From the ashes of our shameful past, the Diocese of Brooklyn also has instituted the most aggressive programs to prevent future abuse and to protect children. Our present and future are far different because of the numerous programs put in place by the Charter for the Protection of Children and Young People (Dallas Charter), enacted by Bishops in 2002. Evidence to date shows the Charter has worked. Since 2002, there have been two credible cases that were within the statute against active priests in our diocese. While even one case is too many, this shows we are on the right path to ensure sexual abuse is eradicated from the life of the Church.
The Office of Safe Environment, directed by Maryellen Quinn, manages all the mandates set forth by the Dallas Charter, including age-appropriate sexual abuse awareness training for children and adults; specifically, all clergy members, teachers, parish and academy/school employees, catechists and volunteers who work directly with children. Employees and volunteers must also agree to initial and ongoing criminal background checks and must sign a Code of Conduct. For videos on our Safe Environment Office and Victim Assistance Ministry, visit www.dioceseofbrooklyn.org/sex-abuse-crisis-response.
What will be clear when the lawsuits are filed is that the sexual abuse of minors has tragically been a prevalent problem across society for decades. Too many children have suffered at the hands of predators. Too many children’s lives have been haunted for too long because of abuse. Yet it is especially egregious when it happens within the Church because victims came looking for hope and compassion and in these situations, they found betrayal and despair.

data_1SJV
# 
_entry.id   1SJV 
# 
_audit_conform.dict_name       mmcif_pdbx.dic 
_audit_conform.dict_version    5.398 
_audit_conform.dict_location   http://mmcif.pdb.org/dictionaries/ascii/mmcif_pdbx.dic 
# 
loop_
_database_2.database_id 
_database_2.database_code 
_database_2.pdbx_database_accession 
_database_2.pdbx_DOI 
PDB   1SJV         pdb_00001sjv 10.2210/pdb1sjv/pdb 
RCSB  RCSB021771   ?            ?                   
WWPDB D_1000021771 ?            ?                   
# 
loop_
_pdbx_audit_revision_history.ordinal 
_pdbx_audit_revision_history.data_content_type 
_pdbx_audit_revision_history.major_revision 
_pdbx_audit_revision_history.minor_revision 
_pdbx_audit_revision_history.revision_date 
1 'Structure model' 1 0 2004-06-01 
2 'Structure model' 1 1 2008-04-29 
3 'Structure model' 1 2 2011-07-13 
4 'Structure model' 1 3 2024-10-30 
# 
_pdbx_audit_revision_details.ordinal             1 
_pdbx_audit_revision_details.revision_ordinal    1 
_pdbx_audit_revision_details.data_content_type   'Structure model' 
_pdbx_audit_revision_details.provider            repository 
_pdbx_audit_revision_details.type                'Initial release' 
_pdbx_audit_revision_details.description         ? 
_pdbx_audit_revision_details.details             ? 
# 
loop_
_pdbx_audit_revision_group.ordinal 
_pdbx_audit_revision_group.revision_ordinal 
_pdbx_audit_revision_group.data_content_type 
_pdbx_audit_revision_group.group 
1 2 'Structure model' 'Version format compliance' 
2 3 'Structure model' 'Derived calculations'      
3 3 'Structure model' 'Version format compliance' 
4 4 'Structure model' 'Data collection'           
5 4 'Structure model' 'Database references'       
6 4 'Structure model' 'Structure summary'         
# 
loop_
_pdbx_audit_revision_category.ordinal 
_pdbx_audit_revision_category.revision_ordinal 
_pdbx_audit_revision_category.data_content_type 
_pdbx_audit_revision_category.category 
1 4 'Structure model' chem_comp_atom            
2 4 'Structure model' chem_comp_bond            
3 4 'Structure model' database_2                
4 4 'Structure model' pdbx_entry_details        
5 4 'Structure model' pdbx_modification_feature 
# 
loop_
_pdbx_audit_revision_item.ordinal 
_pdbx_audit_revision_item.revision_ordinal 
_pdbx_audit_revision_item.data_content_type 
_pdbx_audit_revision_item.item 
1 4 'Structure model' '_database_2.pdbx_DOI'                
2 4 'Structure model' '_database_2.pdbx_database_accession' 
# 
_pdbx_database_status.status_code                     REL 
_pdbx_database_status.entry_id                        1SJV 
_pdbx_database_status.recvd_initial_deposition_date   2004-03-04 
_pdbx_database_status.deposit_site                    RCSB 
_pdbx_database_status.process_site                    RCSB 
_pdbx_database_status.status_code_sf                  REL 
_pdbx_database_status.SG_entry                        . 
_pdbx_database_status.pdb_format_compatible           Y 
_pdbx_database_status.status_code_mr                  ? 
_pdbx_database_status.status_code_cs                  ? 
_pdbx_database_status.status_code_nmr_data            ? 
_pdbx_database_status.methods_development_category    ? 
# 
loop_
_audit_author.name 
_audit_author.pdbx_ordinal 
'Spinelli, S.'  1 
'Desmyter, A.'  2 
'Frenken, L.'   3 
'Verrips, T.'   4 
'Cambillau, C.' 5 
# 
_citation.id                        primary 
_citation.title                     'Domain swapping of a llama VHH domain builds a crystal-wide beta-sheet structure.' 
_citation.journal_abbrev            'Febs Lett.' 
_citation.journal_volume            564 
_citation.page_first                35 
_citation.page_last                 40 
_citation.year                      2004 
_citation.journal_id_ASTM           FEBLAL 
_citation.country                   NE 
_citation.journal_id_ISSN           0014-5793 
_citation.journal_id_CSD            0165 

Since 2003, when I was installed as the Bishop in Brooklyn, I have been deeply committed to changing the culture which ever allowed the sexual abuse of minors in our Church. For years, we have had two laywomen, who are mothers, responsible for the most important ministries of the Diocese of Brooklyn; the protection of children and the outreach to victims.
The Diocese of Brooklyn has not stopped and will never stop fighting and condemning the crime of sexual abuse. This crisis is a moment of purification for the Church, one that has helped us reform so that we protect the most vulnerable in our midst. It must also be noted that the vast majority of priests are good, faithful men who do God’s work here on earth every single day. I pray for their perseverance during these difficult times.
As we continue to put out into the deep in the work of healing those who have been hurt by clergy, employees or volunteers of our diocese, we recognize it is work that will take many years to accomplish. It is not something that can be done through a settlement in court. But we will continue to walk on the side of the victim-survivors with the numerous programs we have in place. It is my prayer that victim-survivors of clergy sex abuse can thrive despite the Cross they have carried for far too long.